Life (Basel). 2022 Nov 20;12(11):1934. doi: 10.3390/life12111934.
The most common causes of mitochondrial dysfunction and disease include mutations in subunits and assembly factors of Complex I. Numerous mutations in the mitochondrial gene ND1 have been identified in humans. Currently, a bacterial model system provides the only method for rapid construction and analysis of mutations in homologs of human ND1. In this report, we have identified nine mutations in human ND1 that are reported to be pathogenic and are located at subunit interfaces. Our hypothesis was that these mutations would disrupt Complex I assembly. Seventeen mutations were constructed in the homologous nuoH gene in an E. coli model system. In addition to the clinical mutations, alanine substitutions were constructed in order to distinguish between a deleterious effect from the introduction of the mutant residue and the loss of the original residue. The mutations were moved to an expression vector containing all thirteen genes of the E. coli&nbsp;nuo operon coding for Complex I. Membrane vesicles were prepared and rates of deamino-NADH oxidase activity and proton translocation were measured. Samples were also tested for assembly by native gel electrophoresis and for expression of NuoH by immunoblotting. A range of outcomes was observed: Mutations at four of the sites allow normal assembly with moderate activity (50-76% of wild type). Mutations at the other sites disrupt assembly and/or activity, and in some cases the outcomes depend upon the amino acid introduced. In general, the outcomes are consistent with the proposed pathogenicity in humans.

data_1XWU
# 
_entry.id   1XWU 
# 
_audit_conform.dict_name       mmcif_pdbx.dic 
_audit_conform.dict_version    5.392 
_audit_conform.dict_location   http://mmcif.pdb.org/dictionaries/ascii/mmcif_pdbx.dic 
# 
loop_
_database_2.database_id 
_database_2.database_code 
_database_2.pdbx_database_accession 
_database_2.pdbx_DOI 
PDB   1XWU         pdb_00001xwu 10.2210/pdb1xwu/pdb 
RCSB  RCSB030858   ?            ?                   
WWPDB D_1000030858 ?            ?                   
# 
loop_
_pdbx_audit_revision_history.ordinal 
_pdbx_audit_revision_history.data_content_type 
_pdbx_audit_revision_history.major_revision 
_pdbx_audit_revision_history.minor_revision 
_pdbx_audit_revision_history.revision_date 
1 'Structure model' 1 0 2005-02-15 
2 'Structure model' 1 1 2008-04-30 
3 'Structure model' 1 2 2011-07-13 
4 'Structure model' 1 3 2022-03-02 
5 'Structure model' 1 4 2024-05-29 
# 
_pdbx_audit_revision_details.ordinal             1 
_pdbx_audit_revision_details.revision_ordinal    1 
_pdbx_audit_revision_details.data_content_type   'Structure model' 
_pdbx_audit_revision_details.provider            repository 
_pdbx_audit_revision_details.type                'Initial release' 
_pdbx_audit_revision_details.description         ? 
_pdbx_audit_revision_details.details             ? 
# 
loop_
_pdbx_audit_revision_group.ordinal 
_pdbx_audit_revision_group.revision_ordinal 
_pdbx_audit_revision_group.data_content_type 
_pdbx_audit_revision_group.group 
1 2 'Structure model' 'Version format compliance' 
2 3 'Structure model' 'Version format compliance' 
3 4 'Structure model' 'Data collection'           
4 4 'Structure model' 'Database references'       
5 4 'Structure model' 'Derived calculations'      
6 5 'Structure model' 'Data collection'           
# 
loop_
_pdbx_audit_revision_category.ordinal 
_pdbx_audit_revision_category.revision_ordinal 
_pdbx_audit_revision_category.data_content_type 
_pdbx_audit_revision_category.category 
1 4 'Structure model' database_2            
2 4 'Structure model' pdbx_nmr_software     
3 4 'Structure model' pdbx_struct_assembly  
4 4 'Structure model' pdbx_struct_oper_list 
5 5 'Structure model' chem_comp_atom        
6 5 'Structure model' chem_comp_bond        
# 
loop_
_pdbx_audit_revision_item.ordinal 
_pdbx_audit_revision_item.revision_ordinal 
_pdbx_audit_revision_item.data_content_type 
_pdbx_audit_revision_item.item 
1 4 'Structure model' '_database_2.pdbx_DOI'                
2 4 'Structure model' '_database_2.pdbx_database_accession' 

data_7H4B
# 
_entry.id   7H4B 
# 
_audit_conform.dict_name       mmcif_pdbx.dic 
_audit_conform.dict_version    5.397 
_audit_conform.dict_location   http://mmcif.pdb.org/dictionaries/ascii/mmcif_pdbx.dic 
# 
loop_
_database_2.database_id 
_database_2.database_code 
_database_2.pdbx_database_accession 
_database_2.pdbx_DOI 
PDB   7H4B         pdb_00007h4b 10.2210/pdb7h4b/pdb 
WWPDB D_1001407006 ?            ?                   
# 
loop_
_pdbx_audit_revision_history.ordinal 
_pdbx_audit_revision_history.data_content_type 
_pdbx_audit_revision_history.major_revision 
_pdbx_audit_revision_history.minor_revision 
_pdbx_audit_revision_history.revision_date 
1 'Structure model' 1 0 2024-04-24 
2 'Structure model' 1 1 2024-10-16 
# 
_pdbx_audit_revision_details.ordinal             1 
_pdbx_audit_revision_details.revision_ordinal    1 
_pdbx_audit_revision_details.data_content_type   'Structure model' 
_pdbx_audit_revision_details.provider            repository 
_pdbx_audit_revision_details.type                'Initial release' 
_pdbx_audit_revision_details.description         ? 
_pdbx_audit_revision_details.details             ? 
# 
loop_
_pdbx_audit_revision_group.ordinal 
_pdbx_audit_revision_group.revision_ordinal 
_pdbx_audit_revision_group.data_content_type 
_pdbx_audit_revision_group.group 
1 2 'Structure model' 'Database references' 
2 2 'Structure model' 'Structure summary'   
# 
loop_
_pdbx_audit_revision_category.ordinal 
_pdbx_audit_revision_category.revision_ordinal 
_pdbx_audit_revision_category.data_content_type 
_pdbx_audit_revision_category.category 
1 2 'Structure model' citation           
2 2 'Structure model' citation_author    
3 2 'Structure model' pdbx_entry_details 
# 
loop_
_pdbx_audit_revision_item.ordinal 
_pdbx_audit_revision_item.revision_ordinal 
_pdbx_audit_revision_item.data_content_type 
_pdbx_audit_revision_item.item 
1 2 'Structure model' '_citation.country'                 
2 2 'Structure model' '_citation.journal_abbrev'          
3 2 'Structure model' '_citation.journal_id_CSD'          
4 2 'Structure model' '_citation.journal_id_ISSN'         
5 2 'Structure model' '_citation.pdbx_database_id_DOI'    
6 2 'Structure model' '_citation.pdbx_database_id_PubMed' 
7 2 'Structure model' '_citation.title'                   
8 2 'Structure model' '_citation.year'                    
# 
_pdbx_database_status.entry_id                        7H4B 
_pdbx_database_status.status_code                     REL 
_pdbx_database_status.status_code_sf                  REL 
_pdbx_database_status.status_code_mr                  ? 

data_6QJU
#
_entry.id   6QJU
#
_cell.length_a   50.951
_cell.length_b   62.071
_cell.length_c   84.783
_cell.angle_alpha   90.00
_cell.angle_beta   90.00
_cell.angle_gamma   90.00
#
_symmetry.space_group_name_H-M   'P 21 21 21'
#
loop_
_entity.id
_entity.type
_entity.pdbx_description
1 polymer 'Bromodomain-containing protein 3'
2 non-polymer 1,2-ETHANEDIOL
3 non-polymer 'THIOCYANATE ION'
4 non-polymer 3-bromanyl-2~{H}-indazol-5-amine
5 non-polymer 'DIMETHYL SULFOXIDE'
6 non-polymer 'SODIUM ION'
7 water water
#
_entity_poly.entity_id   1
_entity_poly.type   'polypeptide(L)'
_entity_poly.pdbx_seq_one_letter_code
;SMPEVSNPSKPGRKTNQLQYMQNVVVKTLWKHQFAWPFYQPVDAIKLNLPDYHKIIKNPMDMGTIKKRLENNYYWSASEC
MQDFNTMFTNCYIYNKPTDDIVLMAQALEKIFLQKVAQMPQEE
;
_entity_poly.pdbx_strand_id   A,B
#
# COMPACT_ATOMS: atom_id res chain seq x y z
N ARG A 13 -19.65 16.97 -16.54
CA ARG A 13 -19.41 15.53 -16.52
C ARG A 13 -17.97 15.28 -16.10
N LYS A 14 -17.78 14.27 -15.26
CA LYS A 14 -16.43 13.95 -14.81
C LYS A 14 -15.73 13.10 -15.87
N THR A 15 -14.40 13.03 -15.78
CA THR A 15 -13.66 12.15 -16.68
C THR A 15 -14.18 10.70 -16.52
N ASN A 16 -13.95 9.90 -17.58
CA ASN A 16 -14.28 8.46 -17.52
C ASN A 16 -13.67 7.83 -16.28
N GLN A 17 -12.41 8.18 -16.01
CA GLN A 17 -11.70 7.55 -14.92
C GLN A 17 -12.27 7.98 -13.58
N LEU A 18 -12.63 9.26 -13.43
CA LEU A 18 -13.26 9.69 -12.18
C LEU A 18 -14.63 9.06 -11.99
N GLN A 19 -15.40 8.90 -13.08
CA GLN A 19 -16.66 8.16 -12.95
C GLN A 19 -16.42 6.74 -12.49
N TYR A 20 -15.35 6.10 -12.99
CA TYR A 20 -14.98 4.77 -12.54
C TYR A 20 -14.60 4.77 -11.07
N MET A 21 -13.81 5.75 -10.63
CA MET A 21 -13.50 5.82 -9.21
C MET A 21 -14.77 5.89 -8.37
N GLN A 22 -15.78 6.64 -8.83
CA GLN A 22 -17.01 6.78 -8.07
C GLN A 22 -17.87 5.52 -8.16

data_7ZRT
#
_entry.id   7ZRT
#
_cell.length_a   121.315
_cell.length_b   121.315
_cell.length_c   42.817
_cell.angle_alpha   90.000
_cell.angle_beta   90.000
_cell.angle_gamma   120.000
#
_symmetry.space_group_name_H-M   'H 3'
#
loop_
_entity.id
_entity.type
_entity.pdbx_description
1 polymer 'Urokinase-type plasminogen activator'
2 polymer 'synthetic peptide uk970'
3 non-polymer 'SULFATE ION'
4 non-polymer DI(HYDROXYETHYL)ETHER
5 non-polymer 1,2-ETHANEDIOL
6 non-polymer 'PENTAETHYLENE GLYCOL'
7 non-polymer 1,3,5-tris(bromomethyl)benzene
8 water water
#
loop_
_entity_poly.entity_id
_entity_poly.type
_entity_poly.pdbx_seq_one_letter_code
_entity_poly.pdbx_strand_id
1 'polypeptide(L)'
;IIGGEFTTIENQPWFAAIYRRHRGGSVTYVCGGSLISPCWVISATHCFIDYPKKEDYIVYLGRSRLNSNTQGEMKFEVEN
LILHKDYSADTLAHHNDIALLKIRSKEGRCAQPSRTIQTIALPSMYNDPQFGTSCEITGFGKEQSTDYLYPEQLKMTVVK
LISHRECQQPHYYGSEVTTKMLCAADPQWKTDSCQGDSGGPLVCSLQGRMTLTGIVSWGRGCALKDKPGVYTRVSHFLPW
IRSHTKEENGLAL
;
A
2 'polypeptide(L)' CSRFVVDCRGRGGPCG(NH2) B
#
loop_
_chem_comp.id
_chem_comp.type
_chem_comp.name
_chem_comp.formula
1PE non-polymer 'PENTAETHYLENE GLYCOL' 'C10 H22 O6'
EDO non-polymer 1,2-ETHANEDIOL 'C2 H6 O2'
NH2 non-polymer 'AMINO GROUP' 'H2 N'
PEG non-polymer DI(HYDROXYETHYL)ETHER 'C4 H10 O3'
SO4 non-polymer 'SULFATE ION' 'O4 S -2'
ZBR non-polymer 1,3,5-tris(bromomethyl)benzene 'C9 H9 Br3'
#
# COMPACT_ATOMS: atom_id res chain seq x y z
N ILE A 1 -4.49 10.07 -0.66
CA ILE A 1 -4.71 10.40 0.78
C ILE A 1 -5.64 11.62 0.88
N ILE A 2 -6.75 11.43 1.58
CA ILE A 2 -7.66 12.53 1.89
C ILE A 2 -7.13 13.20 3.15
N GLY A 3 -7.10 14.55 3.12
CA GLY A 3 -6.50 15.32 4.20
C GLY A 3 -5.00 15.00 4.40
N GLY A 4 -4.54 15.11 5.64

PMID:36431069 | PMC:PMC9696053 | DOI:10.3390/life12111934